1. To this I will add certain issues that Americans have candidly mentioned.
    My american friend takes an early morning bus to work. Her route is from Nashua NH to South Station Boston. Half the customers in the bus are Indians. En route the bus stops at a prescribed rest junction. The complaints are: 1. Why do Indians leave the toilet seat always wet. A wet seat is a discourtesy to the next user. One should sit on a toilet and use the TP provided and make sure that the seat is dry – as a courtesy to the next user.
    2. The other complaint is – Indians smell of curry, which in a closed space can become overpowering. My suggestion would be. a) Separate cooking clothes from work and outside wear clothes. Remember heavy clothes like coats, sweaters, pants, hats, gloves absorb odors and retain odors. 3. Also refrain from using coconut or mustard oil. This issue can be verily solved by buying shampoos that combine soap with a conditioner that eliminates the need for oiling ones hair. Pantene classic 1 +2 is a good replacement. Also for body emollients substitute with a variety of emollients availale in drug stores.
    My wish is not to offend anyone – but since we live in a foreign country we need to understand their ways. There have also been articles in GE papers that have raised similar issues. At GE Indians were placed in a single room that was named the curry room. These problems can be easily solved if we remain mindful about these issues. These are not race driven issues. It is more about being good guests of a country that has accepted us and given us the opportunity to to live in this beautiful land.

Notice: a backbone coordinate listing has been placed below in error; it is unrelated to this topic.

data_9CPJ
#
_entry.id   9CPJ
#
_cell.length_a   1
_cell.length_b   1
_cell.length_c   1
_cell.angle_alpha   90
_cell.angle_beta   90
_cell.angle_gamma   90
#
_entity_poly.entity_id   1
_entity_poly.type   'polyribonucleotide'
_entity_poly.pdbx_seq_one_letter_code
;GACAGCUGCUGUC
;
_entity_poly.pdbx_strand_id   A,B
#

2. Anu,

    I am a great fan of your articles on Desi,my Desi, I have seen or come across every little issue that you have highligted. Some of them are too funny, enjoy reading them over and over again.
    Have also experienced the agony of living some of those incidents in the early 70’s when I came to this county from a small hillstation in the northeast of India.

    The funniest ones are pressing the buzzer in an apt building and the buzzer rings back indicating the door is unlocked, I would jump back in fear, thinking I did something wrong.
    Choosing a loaf of bread, or opening a carton of orange juice, the language was never an issue but I can imagine for the newbies with communication skills in English, must have been a horrid fright.

    Never forget the advice of Indian American in India in 1970 ( the ones who had never visited this country, but profess to know everyhing about it) how I got on the plane weiging 90lbs and carring every thing that a gourmet kitchen might require. Ha ha

    And of course, wearing a saree was the most auspicouis when boarding the flight.